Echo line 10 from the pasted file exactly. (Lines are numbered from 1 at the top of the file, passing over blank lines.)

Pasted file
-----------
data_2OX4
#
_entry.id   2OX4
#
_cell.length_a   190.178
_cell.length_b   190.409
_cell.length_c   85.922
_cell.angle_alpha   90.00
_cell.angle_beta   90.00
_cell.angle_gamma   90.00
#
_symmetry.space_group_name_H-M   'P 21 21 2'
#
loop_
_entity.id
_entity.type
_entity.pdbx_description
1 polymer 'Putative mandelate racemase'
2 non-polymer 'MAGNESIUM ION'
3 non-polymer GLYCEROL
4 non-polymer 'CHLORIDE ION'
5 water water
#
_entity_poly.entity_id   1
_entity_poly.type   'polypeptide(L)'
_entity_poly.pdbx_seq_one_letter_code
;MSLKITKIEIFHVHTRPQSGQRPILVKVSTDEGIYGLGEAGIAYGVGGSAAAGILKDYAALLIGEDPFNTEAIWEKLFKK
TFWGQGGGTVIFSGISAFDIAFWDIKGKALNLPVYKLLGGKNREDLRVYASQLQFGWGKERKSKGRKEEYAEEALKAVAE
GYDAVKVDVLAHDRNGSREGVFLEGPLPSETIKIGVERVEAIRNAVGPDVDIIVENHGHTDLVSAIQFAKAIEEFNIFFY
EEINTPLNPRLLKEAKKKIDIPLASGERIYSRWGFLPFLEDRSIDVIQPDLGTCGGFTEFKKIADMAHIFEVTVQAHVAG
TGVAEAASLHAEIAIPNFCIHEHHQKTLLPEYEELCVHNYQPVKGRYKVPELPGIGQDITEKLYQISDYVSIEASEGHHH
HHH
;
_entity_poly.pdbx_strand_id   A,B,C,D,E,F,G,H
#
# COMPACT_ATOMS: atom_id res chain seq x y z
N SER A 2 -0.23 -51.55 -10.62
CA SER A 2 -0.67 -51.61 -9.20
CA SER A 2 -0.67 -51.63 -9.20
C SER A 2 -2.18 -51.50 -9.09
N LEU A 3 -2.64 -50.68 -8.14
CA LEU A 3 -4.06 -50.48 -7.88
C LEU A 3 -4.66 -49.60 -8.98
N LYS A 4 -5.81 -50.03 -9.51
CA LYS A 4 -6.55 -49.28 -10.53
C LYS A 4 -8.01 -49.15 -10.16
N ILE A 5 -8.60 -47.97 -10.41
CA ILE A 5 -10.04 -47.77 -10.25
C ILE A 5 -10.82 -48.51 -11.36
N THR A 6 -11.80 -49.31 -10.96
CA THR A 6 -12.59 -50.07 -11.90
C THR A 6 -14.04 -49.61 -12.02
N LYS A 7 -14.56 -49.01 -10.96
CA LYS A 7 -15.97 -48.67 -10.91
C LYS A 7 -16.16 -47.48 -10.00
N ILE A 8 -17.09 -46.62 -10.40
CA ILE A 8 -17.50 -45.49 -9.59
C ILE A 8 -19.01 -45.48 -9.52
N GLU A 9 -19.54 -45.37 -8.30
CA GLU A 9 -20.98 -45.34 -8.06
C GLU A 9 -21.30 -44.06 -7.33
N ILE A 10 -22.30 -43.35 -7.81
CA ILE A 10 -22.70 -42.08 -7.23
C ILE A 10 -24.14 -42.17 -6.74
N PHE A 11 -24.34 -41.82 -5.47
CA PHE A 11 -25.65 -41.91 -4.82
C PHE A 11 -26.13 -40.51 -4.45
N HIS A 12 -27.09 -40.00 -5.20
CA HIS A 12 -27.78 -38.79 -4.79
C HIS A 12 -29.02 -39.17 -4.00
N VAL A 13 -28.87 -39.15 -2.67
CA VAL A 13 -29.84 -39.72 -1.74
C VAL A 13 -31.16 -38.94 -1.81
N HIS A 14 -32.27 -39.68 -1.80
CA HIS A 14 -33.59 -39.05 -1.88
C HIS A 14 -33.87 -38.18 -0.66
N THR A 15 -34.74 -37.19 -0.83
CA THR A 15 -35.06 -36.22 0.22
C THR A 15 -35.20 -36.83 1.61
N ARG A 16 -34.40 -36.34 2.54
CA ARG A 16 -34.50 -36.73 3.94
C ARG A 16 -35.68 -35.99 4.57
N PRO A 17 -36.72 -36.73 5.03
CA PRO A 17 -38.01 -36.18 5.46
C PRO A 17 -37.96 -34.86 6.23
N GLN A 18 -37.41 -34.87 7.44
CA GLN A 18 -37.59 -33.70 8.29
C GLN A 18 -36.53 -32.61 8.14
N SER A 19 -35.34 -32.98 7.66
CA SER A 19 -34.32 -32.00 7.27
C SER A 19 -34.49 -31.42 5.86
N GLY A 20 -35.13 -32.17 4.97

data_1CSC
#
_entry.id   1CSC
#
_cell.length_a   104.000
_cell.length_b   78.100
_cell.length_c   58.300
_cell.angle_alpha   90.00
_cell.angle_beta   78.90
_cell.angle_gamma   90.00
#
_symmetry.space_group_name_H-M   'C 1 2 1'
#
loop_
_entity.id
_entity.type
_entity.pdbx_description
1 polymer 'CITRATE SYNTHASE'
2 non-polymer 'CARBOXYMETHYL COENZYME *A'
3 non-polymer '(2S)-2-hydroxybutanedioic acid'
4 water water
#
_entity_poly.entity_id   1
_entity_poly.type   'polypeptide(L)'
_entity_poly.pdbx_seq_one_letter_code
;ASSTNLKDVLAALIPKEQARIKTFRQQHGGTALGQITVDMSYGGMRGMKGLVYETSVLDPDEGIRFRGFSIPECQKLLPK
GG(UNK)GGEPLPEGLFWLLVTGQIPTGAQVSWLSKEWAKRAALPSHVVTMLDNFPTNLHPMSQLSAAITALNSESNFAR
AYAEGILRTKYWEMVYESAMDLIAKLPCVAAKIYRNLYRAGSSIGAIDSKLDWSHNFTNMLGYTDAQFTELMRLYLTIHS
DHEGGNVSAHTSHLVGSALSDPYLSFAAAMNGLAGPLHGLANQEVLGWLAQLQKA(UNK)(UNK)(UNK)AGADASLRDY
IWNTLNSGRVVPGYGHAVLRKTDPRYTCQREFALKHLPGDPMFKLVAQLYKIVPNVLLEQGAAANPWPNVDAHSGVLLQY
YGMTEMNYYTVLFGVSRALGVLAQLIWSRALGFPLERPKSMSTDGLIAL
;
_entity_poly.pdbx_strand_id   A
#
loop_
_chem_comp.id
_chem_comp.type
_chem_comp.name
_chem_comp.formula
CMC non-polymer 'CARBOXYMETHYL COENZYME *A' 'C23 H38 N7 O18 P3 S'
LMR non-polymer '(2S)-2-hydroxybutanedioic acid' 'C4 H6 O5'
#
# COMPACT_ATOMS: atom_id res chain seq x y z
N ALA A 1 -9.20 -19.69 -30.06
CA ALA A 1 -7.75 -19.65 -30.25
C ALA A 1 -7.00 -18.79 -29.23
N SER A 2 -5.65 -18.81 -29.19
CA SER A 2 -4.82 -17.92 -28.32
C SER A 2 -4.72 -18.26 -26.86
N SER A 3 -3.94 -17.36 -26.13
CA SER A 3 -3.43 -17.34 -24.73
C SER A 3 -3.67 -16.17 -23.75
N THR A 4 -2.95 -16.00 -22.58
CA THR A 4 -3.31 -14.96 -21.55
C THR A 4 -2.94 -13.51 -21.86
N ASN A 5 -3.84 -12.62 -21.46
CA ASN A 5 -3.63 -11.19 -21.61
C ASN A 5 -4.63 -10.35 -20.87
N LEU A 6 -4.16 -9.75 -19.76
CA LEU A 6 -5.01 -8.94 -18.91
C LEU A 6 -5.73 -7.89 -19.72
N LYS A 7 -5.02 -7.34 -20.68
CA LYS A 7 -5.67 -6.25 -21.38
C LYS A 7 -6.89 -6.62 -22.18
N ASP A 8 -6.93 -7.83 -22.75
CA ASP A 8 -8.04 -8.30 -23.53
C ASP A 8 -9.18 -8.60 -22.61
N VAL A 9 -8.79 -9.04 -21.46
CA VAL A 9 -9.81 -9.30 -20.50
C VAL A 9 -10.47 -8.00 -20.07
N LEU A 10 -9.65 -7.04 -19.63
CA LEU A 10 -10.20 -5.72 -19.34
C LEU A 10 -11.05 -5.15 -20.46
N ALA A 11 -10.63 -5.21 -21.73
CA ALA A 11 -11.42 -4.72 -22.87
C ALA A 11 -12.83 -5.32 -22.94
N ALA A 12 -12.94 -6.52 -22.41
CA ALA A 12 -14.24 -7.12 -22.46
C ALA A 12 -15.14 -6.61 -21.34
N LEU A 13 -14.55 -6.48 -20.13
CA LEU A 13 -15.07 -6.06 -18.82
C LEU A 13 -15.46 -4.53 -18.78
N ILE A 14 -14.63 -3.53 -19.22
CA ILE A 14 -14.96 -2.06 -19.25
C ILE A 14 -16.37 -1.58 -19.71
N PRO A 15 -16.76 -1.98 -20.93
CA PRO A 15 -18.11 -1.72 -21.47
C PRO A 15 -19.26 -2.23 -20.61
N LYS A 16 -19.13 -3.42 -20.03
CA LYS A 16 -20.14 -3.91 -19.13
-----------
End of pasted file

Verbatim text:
_cell.angle_gamma   90.00